My company has started holding something we call an un-conferance... basically it is an open space where we can give less formal conference style talks (see https://en.wikipedia.org/wiki/Unconference) but more on that later.
Anyway a friend of mine gave an interesting talk at the security un-conference today on actually talking about security that brought to mind an interesting conversation I had with a group of pen testers after the Belfast Bsides event this last year.
He spoke about communicating the reasons for security operations to happen with the customers/consumers it will effects and likened it to having airport security being one of the worst experiences when travelling to the point where taking a flight used to be a simple and great experience people would have looked forward to having become a tiresome pain- waiting in lines to be checked over, and even having your favorite soft drink taken off you. Most people will tell you the security in airports now is one of the worst parts of travelling a classic security vs convenience situation is created.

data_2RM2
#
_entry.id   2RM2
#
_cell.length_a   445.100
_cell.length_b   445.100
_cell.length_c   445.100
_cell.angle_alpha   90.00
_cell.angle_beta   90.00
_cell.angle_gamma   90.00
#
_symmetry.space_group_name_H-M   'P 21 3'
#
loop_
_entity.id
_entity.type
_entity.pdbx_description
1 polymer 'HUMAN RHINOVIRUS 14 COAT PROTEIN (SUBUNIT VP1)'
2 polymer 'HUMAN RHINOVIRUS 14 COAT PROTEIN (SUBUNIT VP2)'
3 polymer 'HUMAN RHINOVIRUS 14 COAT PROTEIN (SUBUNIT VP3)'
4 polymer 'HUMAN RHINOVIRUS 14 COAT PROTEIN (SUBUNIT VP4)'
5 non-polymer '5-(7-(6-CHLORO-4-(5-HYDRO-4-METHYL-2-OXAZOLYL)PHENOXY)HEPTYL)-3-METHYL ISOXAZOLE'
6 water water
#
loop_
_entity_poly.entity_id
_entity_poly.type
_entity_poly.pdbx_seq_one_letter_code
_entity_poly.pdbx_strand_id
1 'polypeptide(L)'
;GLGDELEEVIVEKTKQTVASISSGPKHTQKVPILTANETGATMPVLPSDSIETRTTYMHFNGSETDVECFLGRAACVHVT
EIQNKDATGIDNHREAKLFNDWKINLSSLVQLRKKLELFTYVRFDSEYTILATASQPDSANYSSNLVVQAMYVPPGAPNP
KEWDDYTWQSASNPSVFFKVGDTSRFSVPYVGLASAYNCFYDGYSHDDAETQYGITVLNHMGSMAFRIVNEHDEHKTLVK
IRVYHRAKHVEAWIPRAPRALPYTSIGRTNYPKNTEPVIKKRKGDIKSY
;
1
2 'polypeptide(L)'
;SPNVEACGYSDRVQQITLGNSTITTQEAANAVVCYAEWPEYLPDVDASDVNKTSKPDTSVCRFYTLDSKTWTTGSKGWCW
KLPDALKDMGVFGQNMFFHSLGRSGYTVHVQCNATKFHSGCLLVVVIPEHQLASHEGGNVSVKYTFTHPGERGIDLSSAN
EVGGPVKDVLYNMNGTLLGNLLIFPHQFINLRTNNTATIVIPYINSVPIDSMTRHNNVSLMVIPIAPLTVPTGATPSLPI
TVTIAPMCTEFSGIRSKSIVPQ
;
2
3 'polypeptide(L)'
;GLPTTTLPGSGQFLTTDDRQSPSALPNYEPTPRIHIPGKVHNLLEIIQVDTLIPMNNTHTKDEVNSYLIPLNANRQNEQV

So if we tell people why we are doing the checks will it make people more receptive to adopting the change? Or another side would simply having to explain the threats to the people affected make it very obvious that even if that threat is severe the risk is low enough that it doesn’t warrant the inconvenience?
It’s hard to argue with what is possible. Even with the more security you put on something, in this example an automated car, the higher the barrier to entry of attack is… but it will always be a possibility. I think with the level of fear in automated cars the manufacturers will put effort into securing them especially if there liable for negligence leaving that risk trivial but please tell me what you think?
There is an important take away from this however.
- When you’re focused on the possibilities and not likelihood it’s easy to overestimate the level of mitigation required.
- Security needs to be invisible, effective and at least appear seamless to the end customer.
- When explaining risks to someone who doesn’t agree, pushing that risk possibility can make your argument sound even more ridiculous or far-fetched (this is where people get annoyed with airport security).